Bumblefoot

Discussion in 'Emergencies / Diseases / Injuries and Cures' started by mboreham1, Feb 11, 2011.

  1. mboreham1

    mboreham1 Chillin' With My Peeps

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    Dec 14, 2009
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    Seen a couple of posts about bumblefoot recently, i know what it is, i now seem to know how to fix it! How do chickens get it, where does it come from and how would one prevent their chickens getting it?
     
  2. Breac

    Breac Chillin' With My Peeps

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    Apr 20, 2010
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    Unfortunately, there doesn't seem to be any one, sure-fire cause of Bumblefoot. In most cases, it simply appears without any previous notice. Some people think it's caused when a chicken gets a small cut on the pad of it's foot and the cut gets infected, but that hasn't been proven. There is no real way to fully prevent Bumblefoot. However, making sure there's nothing sharp in the coop that a chicken could cut it's foot on is a good start (and a smart idea anyway). There is a fair amount of debate about where Bumblefoot comes from and how to best prevent it. Some people claim one thing, and some people claim another. In the end, the best thing to do is to just keep the coop and run free from any debris and watch your chickens for any sign of Bumblefoot.
     
  3. mboreham1

    mboreham1 Chillin' With My Peeps

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    Dec 14, 2009
    Carmichael, CA
    do you inspect their feet regularly? I have read that there are very few actual signs in the day to day activities of a chicken that give the infection away
     
  4. Kanga77510

    Kanga77510 Chillin' With My Peeps

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    Santa Fe, TX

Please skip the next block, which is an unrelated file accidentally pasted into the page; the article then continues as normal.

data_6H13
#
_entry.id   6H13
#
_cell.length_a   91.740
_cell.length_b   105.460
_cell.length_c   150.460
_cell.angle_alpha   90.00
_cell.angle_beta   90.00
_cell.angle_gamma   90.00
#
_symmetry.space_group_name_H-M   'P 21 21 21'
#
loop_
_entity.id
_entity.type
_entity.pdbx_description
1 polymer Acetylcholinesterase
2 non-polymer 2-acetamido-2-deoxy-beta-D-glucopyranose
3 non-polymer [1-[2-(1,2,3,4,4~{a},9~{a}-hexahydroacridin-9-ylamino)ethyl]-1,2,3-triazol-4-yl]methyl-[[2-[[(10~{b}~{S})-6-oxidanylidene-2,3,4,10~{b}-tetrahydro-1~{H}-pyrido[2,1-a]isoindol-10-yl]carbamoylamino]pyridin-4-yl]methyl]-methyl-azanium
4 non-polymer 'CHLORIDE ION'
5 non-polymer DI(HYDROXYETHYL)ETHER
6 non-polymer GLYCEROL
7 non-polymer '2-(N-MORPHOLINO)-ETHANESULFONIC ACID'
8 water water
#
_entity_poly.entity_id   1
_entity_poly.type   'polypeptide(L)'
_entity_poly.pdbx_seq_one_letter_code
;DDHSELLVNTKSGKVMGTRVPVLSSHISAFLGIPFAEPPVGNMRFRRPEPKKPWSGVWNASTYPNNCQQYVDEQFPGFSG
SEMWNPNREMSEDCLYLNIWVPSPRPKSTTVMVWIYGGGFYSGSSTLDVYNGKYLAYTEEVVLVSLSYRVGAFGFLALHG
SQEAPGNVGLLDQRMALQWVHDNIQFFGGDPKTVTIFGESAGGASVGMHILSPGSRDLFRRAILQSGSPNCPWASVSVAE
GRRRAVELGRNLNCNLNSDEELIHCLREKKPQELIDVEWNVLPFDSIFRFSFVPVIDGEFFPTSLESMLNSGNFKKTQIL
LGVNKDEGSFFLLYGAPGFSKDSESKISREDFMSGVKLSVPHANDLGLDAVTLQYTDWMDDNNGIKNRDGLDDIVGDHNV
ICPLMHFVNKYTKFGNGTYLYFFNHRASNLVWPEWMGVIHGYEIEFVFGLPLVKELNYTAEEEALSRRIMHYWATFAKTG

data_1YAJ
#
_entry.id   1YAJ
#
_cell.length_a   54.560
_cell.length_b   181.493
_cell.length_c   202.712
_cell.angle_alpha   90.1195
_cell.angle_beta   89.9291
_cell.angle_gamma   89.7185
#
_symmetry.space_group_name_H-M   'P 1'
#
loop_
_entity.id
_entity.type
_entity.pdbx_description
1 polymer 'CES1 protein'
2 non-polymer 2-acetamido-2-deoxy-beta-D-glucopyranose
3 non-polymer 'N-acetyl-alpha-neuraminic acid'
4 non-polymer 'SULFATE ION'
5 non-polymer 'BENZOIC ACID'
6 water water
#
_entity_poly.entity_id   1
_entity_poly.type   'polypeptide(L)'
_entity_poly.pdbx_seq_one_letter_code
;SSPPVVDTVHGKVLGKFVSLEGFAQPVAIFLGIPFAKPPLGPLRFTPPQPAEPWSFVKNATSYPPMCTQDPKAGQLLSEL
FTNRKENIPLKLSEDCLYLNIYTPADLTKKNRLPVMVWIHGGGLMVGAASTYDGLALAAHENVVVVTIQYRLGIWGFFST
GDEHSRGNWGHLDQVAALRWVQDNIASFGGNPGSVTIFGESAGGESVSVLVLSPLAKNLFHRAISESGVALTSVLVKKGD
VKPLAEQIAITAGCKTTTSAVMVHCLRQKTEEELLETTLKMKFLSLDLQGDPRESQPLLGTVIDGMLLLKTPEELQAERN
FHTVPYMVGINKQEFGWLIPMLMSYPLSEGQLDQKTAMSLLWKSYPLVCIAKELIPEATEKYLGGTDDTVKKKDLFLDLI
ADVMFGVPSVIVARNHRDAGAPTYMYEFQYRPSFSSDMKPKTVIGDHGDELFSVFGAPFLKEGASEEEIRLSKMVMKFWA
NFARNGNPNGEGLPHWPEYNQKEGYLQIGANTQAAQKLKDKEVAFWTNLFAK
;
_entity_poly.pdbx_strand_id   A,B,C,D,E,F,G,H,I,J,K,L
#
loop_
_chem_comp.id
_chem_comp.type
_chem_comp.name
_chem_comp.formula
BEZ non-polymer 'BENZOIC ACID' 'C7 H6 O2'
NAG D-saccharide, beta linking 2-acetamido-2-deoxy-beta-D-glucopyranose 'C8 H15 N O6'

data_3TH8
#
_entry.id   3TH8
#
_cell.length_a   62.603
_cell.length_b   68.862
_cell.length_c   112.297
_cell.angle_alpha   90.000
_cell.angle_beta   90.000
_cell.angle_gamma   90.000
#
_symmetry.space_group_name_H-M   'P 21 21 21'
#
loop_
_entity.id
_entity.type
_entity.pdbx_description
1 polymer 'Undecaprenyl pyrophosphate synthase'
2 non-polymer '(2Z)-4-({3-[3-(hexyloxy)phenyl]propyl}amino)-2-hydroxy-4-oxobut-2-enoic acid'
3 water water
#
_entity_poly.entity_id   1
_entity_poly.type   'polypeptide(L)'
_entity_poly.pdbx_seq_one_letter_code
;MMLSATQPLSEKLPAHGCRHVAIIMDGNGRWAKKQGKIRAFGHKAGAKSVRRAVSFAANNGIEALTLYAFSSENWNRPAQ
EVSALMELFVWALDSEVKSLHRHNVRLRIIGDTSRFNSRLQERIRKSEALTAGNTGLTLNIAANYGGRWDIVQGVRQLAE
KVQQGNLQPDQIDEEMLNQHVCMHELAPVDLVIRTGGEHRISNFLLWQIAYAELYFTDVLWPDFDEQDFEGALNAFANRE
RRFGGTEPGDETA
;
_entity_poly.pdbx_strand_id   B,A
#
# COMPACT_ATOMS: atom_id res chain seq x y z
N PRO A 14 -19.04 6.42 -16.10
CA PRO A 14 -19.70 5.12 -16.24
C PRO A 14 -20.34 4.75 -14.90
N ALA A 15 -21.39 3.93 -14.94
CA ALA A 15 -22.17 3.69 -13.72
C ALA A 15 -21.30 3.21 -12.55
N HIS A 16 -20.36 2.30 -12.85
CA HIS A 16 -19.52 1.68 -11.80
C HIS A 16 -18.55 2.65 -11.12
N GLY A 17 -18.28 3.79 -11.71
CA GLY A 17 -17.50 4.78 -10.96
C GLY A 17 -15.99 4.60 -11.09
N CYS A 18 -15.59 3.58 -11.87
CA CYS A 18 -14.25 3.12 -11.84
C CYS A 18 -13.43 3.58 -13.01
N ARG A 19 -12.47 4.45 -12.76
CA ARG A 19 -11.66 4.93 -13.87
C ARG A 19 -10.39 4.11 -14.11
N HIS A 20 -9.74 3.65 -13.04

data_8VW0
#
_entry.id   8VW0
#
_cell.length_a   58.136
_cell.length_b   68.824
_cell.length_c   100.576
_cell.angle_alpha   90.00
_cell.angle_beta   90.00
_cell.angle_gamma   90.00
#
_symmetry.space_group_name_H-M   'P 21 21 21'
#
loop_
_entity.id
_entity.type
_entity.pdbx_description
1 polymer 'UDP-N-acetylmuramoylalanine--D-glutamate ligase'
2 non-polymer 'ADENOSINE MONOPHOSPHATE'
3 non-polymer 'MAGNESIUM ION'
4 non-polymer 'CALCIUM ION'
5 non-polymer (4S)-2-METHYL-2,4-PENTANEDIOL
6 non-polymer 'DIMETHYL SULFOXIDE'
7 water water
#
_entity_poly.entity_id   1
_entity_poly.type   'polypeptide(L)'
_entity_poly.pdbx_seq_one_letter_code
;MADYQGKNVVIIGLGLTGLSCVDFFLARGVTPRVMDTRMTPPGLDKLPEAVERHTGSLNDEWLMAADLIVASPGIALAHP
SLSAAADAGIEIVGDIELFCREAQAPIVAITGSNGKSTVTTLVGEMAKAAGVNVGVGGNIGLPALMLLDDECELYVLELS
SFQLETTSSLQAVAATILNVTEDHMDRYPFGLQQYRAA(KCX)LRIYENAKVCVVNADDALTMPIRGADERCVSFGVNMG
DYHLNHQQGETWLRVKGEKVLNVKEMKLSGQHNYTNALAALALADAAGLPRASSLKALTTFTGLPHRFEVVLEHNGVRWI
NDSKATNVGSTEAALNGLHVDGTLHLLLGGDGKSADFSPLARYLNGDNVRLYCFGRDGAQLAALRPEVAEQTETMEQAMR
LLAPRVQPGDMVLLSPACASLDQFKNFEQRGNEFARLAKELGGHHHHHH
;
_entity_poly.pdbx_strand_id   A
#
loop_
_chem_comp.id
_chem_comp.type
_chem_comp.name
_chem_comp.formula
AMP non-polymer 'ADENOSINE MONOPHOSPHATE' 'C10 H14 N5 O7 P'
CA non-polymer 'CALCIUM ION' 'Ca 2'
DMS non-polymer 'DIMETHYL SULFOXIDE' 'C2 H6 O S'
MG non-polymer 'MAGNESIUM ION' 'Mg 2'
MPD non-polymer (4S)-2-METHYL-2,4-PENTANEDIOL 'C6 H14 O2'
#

Quote:Since my bumble foot spell this summer, I go through and check feet about once a week. The girls hate it, but I hate wrapping feet and treating illness. I have a special pair of gloves just for cleaning feet. I get out any old poop or debris stuck in the feet. Haven't had any relapses since, so it must be working.
     
  5. dawg53

    dawg53 Humble

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    Bumblefoot is usually caused by a splinter that has penetrated their footpad and gets infected, much like getting a splinter in your finger and getting infected. Debris in the yard, pine cones, gumballs from sweetgum trees, wooden roosts that first need to be sanded to remove splinters and burrs etc...It's good to inspect their feet weekly. When you see a swollen footpad or toe, limping, redness...I always suspect bumblefoot first, then proceed to treat accordingly.
     
  6. classicsredone

    classicsredone Chillin' With My Peeps

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    I've never dealt with foot problems in chickens, just with others like horses and goats. Keeping their runs and coops clean and free of anything sharp should go a long way towards prevention. It doesn't take but a couple minutes a week to visually scan the area for any nails coming loose, etc.
     
  7. dawg53

    dawg53 Humble

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    Quote:Well said.
     

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